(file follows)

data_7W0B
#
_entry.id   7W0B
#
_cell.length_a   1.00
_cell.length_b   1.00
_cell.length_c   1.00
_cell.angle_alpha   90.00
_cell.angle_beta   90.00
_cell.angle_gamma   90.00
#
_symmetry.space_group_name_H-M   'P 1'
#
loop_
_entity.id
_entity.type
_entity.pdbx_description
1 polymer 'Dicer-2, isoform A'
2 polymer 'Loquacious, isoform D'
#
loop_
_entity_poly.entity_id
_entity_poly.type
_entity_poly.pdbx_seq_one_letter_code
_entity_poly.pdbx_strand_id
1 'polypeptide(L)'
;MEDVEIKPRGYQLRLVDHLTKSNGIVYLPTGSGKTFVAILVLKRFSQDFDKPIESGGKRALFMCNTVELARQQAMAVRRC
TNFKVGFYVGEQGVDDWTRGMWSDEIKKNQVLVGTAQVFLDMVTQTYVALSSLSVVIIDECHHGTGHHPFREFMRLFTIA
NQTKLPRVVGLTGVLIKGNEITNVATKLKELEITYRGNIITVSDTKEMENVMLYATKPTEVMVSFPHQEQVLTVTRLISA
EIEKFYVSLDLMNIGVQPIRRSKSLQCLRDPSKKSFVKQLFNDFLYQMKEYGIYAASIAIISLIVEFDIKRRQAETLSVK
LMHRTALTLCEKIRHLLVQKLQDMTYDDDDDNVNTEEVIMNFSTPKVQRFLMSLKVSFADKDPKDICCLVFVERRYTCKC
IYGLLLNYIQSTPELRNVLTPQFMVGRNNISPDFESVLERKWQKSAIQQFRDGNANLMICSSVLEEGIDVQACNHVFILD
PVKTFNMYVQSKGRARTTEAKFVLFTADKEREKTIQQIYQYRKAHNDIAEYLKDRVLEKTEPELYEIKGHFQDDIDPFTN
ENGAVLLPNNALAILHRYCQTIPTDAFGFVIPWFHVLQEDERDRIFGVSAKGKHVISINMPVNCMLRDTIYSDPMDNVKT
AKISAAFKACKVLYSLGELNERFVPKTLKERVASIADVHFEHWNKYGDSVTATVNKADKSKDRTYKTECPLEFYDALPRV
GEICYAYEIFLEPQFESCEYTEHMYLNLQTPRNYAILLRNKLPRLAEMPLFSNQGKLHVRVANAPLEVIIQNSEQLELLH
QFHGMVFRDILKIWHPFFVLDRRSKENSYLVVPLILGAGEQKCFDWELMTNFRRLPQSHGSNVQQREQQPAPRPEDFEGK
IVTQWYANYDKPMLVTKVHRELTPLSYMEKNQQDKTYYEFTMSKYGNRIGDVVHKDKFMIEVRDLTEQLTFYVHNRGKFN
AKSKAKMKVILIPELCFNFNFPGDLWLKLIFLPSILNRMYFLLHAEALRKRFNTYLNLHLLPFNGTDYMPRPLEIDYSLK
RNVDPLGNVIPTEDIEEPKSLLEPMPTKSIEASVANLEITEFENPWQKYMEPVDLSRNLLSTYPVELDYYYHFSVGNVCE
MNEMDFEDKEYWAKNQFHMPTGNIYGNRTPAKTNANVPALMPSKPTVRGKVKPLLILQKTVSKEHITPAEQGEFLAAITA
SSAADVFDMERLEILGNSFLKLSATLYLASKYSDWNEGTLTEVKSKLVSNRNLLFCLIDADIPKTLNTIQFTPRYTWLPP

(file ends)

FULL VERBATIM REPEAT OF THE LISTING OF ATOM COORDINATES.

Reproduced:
data_7W0B
#
_entry.id   7W0B
#
_cell.length_a   1.00
_cell.length_b   1.00
_cell.length_c   1.00
_cell.angle_alpha   90.00
_cell.angle_beta   90.00
_cell.angle_gamma   90.00
#
_symmetry.space_group_name_H-M   'P 1'
#
loop_
_entity.id
_entity.type
_entity.pdbx_description
1 polymer 'Dicer-2, isoform A'
2 polymer 'Loquacious, isoform D'
#
loop_
_entity_poly.entity_id
_entity_poly.type
_entity_poly.pdbx_seq_one_letter_code
_entity_poly.pdbx_strand_id
1 'polypeptide(L)'
;MEDVEIKPRGYQLRLVDHLTKSNGIVYLPTGSGKTFVAILVLKRFSQDFDKPIESGGKRALFMCNTVELARQQAMAVRRC
TNFKVGFYVGEQGVDDWTRGMWSDEIKKNQVLVGTAQVFLDMVTQTYVALSSLSVVIIDECHHGTGHHPFREFMRLFTIA
NQTKLPRVVGLTGVLIKGNEITNVATKLKELEITYRGNIITVSDTKEMENVMLYATKPTEVMVSFPHQEQVLTVTRLISA
EIEKFYVSLDLMNIGVQPIRRSKSLQCLRDPSKKSFVKQLFNDFLYQMKEYGIYAASIAIISLIVEFDIKRRQAETLSVK
LMHRTALTLCEKIRHLLVQKLQDMTYDDDDDNVNTEEVIMNFSTPKVQRFLMSLKVSFADKDPKDICCLVFVERRYTCKC
IYGLLLNYIQSTPELRNVLTPQFMVGRNNISPDFESVLERKWQKSAIQQFRDGNANLMICSSVLEEGIDVQACNHVFILD
PVKTFNMYVQSKGRARTTEAKFVLFTADKEREKTIQQIYQYRKAHNDIAEYLKDRVLEKTEPELYEIKGHFQDDIDPFTN
ENGAVLLPNNALAILHRYCQTIPTDAFGFVIPWFHVLQEDERDRIFGVSAKGKHVISINMPVNCMLRDTIYSDPMDNVKT
AKISAAFKACKVLYSLGELNERFVPKTLKERVASIADVHFEHWNKYGDSVTATVNKADKSKDRTYKTECPLEFYDALPRV
GEICYAYEIFLEPQFESCEYTEHMYLNLQTPRNYAILLRNKLPRLAEMPLFSNQGKLHVRVANAPLEVIIQNSEQLELLH
QFHGMVFRDILKIWHPFFVLDRRSKENSYLVVPLILGAGEQKCFDWELMTNFRRLPQSHGSNVQQREQQPAPRPEDFEGK
IVTQWYANYDKPMLVTKVHRELTPLSYMEKNQQDKTYYEFTMSKYGNRIGDVVHKDKFMIEVRDLTEQLTFYVHNRGKFN
AKSKAKMKVILIPELCFNFNFPGDLWLKLIFLPSILNRMYFLLHAEALRKRFNTYLNLHLLPFNGTDYMPRPLEIDYSLK
RNVDPLGNVIPTEDIEEPKSLLEPMPTKSIEASVANLEITEFENPWQKYMEPVDLSRNLLSTYPVELDYYYHFSVGNVCE
MNEMDFEDKEYWAKNQFHMPTGNIYGNRTPAKTNANVPALMPSKPTVRGKVKPLLILQKTVSKEHITPAEQGEFLAAITA
SSAADVFDMERLEILGNSFLKLSATLYLASKYSDWNEGTLTEVKSKLVSNRNLLFCLIDADIPKTLNTIQFTPRYTWLPP